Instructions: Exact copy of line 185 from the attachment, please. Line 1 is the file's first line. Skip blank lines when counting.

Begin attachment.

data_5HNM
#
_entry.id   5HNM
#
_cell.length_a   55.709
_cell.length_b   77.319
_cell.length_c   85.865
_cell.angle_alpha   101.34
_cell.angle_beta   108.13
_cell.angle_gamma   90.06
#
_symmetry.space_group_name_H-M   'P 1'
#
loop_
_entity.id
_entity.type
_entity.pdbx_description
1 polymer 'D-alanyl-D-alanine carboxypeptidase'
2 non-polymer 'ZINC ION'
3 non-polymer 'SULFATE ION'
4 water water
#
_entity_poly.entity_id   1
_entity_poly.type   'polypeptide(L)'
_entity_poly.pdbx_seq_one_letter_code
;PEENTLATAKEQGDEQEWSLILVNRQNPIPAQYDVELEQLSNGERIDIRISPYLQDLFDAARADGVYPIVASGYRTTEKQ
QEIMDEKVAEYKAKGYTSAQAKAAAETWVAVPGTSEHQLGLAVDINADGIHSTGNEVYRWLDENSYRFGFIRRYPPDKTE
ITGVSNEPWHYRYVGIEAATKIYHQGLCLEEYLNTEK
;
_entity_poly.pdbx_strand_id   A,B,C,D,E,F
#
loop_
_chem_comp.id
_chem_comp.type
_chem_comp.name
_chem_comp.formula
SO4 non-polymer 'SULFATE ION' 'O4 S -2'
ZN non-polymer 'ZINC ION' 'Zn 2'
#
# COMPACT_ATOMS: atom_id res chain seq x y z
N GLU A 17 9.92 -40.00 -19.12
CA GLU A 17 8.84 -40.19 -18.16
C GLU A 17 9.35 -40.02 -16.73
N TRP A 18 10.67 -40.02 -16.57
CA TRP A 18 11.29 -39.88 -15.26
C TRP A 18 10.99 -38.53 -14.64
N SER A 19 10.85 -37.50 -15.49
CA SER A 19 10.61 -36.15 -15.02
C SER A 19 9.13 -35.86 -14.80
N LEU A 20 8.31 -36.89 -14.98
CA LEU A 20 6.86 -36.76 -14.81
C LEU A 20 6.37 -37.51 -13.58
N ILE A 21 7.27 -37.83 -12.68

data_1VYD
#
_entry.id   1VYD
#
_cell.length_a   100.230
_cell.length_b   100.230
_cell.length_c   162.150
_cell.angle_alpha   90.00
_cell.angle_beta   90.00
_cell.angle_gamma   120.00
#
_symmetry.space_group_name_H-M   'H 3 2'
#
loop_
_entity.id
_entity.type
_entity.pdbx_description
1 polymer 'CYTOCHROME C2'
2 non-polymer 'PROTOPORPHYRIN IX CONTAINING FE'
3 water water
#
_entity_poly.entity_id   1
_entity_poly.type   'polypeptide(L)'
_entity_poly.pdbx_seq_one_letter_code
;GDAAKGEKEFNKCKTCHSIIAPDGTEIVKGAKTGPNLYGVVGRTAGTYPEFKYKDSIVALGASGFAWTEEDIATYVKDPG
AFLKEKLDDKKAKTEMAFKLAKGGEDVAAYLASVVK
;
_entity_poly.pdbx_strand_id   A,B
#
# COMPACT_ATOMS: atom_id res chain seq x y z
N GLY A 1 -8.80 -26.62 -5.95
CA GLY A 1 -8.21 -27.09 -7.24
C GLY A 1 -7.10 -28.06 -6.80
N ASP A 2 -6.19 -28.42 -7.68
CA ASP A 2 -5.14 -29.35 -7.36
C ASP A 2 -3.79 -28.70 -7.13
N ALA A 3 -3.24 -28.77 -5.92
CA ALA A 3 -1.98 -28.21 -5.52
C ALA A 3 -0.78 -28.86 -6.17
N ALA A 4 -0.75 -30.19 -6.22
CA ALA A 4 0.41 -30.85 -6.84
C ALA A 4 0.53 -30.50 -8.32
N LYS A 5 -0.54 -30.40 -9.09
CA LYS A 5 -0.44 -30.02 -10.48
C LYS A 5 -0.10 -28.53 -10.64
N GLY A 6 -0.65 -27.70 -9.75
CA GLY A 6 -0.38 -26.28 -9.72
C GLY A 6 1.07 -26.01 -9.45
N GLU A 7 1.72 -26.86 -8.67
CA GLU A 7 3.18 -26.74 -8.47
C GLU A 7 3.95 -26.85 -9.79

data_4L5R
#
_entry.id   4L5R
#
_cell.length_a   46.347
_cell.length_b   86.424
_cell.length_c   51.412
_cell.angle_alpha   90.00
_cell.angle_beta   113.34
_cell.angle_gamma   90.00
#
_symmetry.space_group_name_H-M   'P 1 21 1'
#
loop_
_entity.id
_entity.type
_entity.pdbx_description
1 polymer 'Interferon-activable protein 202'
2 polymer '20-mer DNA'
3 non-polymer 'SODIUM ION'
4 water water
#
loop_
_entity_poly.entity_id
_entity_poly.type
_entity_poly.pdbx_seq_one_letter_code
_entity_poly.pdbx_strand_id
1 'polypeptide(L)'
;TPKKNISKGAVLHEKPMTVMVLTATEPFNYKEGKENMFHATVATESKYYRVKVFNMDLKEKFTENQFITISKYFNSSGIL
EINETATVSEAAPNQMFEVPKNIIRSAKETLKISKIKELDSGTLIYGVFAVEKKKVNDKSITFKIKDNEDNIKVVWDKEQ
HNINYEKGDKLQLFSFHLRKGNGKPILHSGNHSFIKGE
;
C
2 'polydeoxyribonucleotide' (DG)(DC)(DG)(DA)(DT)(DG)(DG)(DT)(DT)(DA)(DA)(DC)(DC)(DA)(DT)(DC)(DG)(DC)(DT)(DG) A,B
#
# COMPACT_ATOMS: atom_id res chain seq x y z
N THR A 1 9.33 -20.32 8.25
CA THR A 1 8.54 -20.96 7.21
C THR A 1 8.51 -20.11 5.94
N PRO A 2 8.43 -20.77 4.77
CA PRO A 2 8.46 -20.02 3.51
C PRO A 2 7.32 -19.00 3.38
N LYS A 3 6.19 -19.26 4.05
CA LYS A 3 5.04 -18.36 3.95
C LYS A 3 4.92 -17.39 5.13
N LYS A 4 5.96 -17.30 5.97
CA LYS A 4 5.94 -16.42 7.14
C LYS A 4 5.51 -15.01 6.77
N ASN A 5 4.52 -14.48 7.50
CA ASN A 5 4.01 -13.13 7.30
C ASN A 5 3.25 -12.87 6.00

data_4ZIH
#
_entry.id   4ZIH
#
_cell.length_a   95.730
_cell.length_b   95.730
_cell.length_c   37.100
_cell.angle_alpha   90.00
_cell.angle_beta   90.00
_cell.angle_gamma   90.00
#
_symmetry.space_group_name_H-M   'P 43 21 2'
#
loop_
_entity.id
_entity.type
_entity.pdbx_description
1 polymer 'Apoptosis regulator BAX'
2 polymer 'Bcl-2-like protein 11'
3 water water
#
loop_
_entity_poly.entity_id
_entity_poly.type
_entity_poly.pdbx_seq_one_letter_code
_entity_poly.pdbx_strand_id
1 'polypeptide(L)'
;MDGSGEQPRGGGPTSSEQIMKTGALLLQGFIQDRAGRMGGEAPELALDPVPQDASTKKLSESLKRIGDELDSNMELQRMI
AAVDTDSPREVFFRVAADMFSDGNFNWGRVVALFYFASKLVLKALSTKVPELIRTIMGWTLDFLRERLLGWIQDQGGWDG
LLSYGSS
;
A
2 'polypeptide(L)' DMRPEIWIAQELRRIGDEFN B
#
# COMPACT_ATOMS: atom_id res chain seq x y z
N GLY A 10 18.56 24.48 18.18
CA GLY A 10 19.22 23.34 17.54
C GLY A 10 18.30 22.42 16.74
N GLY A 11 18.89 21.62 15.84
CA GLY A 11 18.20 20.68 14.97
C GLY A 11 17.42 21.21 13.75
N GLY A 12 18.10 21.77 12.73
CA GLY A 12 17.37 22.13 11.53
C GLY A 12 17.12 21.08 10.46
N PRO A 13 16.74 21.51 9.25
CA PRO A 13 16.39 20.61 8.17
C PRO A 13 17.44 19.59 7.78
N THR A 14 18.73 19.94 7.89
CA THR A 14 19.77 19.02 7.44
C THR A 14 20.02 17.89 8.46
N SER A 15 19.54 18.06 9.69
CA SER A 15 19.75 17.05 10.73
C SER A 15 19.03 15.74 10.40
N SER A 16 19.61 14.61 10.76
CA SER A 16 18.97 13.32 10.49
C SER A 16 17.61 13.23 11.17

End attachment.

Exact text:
LLSYGSS